What demolishes the Israeli lobby argument more than anything else is the fact that whenever Israel attempts to undertake actions which further its own interests, to the detriment of those of the US, it is reigned in. In the case of the proposed strike, the action would have damaged the US by extending the Iraq war across the Iranian border. Though in a total war situation the US could obliterate Iran, a massive conflict throughout the region involving Iran’s large and sophisticated military and ranging across the highlands of that country is not an option, and would involve massive losses for the US. The project of controlling Iraq’s strategic resources would be at stake. There are other examples, well catalogued by the likes of Chomsky: for instance Israel’s attempts at the sale of high technology, central to its economy, to one of the largest potential customers in the world – China. Cultivating a trade relationship would further the interests of Israel to the detriment of US ‘. For these reasons the US has blocked Israeli attempts to develop this relationship. In 2000 Israel was forced to cancel a sale of its Phalcon early warning system. In 2005 sales of technology for anti-aircraft missiles to China led to the Pentagon boycotting Israeli officials, and demanding that Israel cancel the sales and apologise to the US. Israel capitulated, not the US.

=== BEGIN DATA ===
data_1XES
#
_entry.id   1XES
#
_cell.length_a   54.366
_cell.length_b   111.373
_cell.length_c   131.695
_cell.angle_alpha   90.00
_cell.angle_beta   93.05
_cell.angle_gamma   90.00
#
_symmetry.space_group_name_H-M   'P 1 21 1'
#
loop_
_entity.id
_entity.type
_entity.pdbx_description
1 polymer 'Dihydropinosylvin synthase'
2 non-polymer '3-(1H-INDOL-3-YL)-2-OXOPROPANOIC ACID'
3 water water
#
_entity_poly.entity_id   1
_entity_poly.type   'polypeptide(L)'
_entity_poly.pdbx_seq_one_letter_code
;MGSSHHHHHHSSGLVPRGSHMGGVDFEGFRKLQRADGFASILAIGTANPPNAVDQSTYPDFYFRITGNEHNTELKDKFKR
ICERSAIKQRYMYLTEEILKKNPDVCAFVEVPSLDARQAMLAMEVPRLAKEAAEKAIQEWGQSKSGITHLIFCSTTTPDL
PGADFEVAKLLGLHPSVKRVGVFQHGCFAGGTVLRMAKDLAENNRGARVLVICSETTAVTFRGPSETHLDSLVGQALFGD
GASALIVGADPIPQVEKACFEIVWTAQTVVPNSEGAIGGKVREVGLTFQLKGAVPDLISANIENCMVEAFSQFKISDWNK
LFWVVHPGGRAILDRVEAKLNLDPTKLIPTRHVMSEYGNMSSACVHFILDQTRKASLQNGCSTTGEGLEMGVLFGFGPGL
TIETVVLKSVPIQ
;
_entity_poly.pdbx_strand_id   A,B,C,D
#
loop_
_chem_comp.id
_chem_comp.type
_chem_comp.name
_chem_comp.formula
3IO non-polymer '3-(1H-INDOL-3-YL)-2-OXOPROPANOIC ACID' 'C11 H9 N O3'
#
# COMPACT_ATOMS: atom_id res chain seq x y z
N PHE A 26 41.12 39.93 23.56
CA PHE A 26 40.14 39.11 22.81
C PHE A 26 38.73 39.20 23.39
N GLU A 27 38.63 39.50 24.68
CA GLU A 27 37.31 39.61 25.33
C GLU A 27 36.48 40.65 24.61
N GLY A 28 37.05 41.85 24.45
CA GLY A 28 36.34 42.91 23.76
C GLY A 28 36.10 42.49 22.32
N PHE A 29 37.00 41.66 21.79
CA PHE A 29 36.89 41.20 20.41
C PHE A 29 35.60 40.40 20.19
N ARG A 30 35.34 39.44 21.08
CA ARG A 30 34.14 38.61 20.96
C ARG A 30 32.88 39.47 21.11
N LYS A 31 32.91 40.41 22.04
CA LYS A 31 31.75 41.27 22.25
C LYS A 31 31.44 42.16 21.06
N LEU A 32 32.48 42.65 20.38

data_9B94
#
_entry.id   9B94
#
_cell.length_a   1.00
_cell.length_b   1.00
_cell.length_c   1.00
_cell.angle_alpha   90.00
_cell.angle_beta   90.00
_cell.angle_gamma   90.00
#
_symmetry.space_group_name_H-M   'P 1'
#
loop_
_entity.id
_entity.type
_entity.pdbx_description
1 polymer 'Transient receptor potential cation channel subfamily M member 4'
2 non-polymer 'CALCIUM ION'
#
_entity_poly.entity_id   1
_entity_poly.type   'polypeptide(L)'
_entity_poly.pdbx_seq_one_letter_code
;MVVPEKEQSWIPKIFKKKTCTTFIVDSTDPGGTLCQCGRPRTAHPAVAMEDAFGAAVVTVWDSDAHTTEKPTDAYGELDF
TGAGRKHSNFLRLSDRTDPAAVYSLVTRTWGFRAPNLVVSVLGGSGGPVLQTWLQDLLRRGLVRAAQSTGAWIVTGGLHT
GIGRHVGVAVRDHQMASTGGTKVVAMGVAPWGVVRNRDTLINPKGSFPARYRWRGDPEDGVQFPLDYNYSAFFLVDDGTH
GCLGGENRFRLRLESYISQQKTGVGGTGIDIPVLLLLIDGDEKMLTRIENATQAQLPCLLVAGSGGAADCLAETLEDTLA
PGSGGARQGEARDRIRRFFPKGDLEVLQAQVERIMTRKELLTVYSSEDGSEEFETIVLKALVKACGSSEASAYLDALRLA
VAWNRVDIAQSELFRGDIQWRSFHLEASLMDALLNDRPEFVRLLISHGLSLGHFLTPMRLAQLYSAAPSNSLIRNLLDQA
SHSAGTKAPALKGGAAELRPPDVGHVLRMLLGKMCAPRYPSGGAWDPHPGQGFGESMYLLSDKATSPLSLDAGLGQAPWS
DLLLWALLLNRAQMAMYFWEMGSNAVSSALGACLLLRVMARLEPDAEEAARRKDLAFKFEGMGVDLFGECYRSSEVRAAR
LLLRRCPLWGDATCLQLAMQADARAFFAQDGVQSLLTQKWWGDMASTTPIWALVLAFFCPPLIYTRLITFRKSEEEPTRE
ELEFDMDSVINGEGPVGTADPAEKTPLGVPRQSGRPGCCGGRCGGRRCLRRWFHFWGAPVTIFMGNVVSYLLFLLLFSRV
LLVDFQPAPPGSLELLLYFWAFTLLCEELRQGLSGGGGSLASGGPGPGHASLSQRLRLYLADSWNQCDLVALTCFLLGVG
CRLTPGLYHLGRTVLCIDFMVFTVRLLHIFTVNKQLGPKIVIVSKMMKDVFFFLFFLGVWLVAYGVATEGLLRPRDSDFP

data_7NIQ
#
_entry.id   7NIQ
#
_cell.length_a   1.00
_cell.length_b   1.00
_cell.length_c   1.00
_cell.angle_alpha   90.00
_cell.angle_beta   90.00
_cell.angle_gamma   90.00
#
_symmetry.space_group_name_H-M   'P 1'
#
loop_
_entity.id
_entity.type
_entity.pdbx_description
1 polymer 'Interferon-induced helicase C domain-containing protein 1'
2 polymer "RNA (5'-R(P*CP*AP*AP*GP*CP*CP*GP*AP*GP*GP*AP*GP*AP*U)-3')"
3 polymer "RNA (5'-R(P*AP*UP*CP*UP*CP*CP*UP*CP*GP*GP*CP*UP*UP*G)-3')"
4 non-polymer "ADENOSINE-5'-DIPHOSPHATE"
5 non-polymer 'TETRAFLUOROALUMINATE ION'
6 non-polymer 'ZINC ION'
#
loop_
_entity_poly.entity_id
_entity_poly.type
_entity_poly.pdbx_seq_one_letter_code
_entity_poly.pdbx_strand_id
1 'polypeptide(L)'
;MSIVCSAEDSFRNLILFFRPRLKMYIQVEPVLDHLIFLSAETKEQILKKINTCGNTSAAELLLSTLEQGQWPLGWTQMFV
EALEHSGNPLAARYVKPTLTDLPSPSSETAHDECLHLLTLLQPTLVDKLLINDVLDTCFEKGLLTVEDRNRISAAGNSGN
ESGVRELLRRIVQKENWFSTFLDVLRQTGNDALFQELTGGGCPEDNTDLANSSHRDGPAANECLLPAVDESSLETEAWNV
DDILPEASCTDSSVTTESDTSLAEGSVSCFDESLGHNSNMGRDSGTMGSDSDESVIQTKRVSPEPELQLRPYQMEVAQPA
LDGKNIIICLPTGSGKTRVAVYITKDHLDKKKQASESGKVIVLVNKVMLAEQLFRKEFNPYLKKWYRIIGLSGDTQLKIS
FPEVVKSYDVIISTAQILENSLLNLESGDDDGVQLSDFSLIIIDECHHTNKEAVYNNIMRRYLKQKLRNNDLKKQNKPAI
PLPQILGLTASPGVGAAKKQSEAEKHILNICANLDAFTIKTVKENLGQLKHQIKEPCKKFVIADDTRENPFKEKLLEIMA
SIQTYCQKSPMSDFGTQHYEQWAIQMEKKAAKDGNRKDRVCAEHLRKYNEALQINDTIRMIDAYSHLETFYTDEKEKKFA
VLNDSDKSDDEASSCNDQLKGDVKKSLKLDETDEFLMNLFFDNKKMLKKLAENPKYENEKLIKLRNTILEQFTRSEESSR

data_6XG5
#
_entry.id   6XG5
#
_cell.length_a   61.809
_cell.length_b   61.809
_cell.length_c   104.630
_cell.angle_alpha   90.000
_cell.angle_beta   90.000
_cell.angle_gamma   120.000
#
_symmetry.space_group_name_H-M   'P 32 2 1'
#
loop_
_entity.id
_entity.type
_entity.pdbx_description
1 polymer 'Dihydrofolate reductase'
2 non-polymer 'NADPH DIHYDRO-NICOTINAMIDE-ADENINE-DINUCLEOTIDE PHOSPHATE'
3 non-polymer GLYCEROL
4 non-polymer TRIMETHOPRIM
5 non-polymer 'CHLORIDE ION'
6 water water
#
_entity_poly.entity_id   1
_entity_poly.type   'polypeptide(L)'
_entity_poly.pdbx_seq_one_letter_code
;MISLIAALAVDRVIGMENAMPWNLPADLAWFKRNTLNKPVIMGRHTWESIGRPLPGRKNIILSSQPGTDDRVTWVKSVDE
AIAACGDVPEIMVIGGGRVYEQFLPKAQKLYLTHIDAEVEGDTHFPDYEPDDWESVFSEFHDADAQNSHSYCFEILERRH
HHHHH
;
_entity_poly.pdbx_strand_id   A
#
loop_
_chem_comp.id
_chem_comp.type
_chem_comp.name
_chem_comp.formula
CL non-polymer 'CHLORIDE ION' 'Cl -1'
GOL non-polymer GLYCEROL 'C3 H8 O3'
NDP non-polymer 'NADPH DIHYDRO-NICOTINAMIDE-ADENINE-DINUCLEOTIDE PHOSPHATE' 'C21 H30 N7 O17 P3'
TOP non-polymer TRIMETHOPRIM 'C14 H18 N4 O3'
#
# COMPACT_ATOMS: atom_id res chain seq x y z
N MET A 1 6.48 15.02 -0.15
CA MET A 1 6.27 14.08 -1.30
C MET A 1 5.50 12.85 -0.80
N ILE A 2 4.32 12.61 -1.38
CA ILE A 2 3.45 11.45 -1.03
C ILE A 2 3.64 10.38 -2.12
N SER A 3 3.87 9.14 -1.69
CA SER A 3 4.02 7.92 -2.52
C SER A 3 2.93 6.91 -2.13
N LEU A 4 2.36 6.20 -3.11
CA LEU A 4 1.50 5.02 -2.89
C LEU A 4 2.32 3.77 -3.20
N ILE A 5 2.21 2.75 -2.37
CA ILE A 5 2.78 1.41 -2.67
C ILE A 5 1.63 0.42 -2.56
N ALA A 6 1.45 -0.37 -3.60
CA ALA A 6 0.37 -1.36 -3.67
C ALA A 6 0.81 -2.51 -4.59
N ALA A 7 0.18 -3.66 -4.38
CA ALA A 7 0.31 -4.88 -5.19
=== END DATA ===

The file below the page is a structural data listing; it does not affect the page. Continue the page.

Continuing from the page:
Where liberal commentators will celebrate the US supposedly turning away from its agenda of confrontation, and "hawks" that the US is selling out its partner in the face of Iranian aggression, events are simply following their established pattern. One would hope that such a powerful demonstration of this would have an effect on the worldview of the proponents of the "lobby" argument, but I'm making no bets.

Posted By

Django
Sep 29 2008 20:32

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Black Badger
Aug 2 2014 22:49